Last week I picked up the bill for an average meal for two with a bottle of wine in a well-regarded but non-Michelin-starred restaurant in the West End. It was just over £400. A few weeks before that, I ordered a pie in a Mayfair restaurant that cost £95. I shared the meal with a slightly bemused German journalist. “It’s good,” he said, “but not £95 good.” In the end, a pie is just a pie.
The cost of living crisis affects us all, but some of us more than others. Rich people are comparatively immune, while for the less well-off, it’s grindingly miserable. Something similar can be said of businesses. We know there’s suffering in all sectors but, once again, bigger, more established businesses are better able to weather the storm than smaller ones.
In Britain, things are significantly less upbeat. For years, most restaurants have worked to a greater or lesser extent on a single fag-packet equation:
“I knew I would come under fire from certain people,” says Kerridge, “but with overheads, wages and rents all going up I didn’t have any other choice. I’m not afraid of increasing prices, I know the quality of ingredients we are using, the skill set my team all have and I will never undervalue that. On the whole, the public have been very supportive. You don’t have to buy a Bentley, but you understand the craftsmanship that goes into making one.”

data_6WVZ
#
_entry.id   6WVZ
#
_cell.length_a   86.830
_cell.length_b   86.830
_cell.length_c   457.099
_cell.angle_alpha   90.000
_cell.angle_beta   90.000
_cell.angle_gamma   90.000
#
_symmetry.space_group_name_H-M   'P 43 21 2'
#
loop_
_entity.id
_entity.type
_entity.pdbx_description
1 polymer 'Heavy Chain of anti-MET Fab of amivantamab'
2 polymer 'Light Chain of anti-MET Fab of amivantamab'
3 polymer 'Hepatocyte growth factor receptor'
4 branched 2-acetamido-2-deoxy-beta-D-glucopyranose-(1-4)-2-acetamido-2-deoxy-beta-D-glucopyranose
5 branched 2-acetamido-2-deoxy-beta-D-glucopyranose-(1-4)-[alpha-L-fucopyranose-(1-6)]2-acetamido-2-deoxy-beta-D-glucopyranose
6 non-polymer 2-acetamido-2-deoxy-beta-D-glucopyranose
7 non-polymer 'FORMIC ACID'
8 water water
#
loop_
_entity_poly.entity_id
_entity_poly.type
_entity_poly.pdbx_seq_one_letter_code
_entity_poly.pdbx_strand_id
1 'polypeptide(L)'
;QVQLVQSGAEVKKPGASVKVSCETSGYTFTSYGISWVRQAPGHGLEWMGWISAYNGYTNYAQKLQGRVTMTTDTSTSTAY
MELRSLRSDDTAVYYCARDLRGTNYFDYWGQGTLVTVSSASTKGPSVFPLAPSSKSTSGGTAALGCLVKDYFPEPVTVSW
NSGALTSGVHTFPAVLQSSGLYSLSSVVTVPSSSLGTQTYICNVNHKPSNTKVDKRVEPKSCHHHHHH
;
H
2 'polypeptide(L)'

Pleasing consumers is only part of the battle, however. This was very clear when I spoke to the head of a small restaurant group, still doing well in the West End and the City, who didn’t want me to use his name in case any of his landlords noticed.
From the age of five to around the age of 16, I went to a restaurant roughly once a year. It was always the same place — a Berni Inn. We always ate the same prawn cocktail, steak and chips, Black Forest gateau. Today, nearly half a century on, aside from my day job, I might eat out more than once a week. I expect lunch to be bought and eaten on the go.
Britain’s current culture of food enthusiasm began in earnest around 2000, when there was a sea change in media interest.